Throwback Thursday: Flooding in Smoke Run in 1936

(Provided photo)

The devastating St. Patrick’s Day flood in March of 1936 was a result of a perfect storm of combined flooding conditions that ravaged much of Pennsylvania.

A deep snow accumulation combined with rising temperatures and rapid snow melting turned streams and rivers, throughout the commonwealth, into something resembling overflowing lakes.

Clearfield County was not spared the deluge.  There was, then, no Curwensville Dam to protect Clearfield and areas down river.  Clearfield itself was inundated.

Smaller steams, such as Muddy Run in Smoke Run, in Bigler Township, rose to flood all surrounding low-lying areas.   The photo shows the flooding that isolated the Methodist Church there.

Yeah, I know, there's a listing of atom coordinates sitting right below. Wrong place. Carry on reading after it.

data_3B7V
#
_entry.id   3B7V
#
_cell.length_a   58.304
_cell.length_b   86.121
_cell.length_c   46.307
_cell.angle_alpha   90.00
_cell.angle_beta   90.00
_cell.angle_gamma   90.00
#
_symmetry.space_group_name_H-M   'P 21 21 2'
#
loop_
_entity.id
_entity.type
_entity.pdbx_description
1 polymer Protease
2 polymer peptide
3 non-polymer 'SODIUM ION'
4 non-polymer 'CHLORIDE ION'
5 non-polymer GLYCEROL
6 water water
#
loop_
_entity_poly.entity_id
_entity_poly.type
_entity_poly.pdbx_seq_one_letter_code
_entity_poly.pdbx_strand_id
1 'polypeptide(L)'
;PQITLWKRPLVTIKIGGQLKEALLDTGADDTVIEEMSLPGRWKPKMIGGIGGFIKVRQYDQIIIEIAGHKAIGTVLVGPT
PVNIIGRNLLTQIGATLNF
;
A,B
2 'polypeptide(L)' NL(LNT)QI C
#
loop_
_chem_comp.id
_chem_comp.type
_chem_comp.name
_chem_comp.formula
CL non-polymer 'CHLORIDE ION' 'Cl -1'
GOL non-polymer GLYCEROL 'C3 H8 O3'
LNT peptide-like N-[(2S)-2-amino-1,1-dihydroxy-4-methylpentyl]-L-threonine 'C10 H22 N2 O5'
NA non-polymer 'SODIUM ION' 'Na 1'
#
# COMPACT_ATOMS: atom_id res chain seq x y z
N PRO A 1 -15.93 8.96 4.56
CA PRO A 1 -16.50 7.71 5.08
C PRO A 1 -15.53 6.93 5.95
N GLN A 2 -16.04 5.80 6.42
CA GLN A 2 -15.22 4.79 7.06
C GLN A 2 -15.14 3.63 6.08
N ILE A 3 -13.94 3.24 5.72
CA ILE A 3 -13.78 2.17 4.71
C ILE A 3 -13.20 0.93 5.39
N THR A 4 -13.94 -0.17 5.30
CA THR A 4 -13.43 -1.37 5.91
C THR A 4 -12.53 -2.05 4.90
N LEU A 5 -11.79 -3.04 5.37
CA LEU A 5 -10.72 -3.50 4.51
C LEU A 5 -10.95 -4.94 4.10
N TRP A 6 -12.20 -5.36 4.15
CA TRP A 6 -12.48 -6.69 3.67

The building was scarcely used for a number of years and was demolished three years ago.  Today, the bridge shown is a modern replacement and the railroad water tank, used for replacing water in steam locomotives, is long gone.

The four flat-topped pyramid shaped concrete bases, which once held the steel scaffolds and the tank itself, still survive. The Houtzdale to Smoke Run Rails to Trails has taken the place of the long-removed railroad tracks.

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